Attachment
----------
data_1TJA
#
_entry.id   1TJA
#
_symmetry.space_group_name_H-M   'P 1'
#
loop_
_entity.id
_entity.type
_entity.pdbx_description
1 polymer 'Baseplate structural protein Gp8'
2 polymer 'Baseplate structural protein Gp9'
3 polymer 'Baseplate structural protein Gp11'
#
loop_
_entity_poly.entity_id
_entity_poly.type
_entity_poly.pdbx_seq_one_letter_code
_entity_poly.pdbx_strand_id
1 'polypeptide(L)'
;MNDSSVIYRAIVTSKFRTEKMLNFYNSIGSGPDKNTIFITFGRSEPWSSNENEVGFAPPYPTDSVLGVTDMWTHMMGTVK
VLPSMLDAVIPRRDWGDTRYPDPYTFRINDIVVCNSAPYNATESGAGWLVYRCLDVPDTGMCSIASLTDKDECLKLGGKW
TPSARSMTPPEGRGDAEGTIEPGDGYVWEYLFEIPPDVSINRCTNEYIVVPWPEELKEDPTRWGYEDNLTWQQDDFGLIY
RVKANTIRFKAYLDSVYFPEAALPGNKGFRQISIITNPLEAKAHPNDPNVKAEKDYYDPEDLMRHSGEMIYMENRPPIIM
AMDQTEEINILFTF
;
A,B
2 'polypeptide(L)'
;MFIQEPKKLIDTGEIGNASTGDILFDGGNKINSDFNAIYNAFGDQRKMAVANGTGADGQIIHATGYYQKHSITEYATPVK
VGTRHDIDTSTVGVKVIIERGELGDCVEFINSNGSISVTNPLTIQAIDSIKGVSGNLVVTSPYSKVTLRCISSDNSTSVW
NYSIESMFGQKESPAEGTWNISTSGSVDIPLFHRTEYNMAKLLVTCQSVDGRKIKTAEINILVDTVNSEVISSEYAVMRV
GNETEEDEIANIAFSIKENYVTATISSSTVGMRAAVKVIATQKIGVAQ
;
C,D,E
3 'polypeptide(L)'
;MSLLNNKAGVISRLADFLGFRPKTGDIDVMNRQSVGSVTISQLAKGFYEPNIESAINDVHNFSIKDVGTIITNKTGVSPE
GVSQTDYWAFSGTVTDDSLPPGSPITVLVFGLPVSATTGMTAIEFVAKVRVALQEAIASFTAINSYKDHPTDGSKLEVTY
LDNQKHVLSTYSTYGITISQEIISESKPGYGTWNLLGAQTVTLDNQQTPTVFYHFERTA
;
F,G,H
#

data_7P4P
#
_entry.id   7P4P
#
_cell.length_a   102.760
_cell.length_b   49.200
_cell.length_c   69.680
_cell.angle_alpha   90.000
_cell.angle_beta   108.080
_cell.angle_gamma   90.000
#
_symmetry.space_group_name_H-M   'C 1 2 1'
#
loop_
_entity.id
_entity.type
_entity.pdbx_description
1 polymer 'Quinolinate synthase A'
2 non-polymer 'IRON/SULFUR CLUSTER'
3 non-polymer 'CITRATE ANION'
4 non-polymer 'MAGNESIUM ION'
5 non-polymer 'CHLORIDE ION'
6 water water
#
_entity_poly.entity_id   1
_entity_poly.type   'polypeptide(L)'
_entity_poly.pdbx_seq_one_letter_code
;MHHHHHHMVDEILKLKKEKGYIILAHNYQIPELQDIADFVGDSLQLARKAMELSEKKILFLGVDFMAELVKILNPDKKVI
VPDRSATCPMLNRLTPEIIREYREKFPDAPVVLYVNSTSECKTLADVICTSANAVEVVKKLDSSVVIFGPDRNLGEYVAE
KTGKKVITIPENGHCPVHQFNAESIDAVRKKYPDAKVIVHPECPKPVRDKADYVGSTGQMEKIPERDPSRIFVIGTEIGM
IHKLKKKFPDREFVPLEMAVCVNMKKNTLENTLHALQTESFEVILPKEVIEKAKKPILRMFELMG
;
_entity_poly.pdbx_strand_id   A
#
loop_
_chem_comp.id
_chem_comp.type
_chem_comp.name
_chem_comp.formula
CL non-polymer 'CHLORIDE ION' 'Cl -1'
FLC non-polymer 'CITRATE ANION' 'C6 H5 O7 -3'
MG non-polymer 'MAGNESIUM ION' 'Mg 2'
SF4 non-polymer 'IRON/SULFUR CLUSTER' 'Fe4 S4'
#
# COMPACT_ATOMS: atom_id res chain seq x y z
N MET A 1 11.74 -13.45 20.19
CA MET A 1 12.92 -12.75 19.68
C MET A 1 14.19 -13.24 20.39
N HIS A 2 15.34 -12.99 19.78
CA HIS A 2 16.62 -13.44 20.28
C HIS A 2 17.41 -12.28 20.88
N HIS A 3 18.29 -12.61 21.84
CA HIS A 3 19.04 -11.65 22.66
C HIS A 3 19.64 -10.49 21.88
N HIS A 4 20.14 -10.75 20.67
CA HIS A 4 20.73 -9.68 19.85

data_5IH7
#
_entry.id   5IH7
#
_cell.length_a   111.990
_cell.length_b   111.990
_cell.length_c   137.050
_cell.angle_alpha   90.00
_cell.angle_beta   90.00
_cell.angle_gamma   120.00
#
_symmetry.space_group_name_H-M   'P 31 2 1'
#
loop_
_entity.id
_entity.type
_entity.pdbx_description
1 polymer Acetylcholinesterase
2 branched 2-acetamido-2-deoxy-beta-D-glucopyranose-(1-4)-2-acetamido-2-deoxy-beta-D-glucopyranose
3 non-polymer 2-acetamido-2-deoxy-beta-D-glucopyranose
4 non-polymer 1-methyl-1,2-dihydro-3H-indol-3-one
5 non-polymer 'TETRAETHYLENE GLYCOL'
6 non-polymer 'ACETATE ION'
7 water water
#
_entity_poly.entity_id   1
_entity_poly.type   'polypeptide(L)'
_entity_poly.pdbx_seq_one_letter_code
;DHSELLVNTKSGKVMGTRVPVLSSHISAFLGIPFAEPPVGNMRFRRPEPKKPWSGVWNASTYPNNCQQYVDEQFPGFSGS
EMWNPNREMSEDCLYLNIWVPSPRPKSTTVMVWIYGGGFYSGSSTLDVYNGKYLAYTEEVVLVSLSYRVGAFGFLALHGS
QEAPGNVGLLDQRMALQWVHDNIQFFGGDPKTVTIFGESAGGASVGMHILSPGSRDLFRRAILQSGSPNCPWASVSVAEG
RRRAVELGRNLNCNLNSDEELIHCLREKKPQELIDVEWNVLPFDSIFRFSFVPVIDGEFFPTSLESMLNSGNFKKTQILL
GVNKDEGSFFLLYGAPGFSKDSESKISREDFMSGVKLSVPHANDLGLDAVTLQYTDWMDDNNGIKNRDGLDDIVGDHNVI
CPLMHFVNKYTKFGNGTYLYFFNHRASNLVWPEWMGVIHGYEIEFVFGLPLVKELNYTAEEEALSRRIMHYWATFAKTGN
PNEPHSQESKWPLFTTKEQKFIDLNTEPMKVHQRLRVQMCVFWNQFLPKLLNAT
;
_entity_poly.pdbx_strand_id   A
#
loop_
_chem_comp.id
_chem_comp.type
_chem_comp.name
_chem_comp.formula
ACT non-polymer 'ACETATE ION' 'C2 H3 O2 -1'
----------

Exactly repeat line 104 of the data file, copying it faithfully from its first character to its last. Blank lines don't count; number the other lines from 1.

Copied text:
_cell.length_c   137.050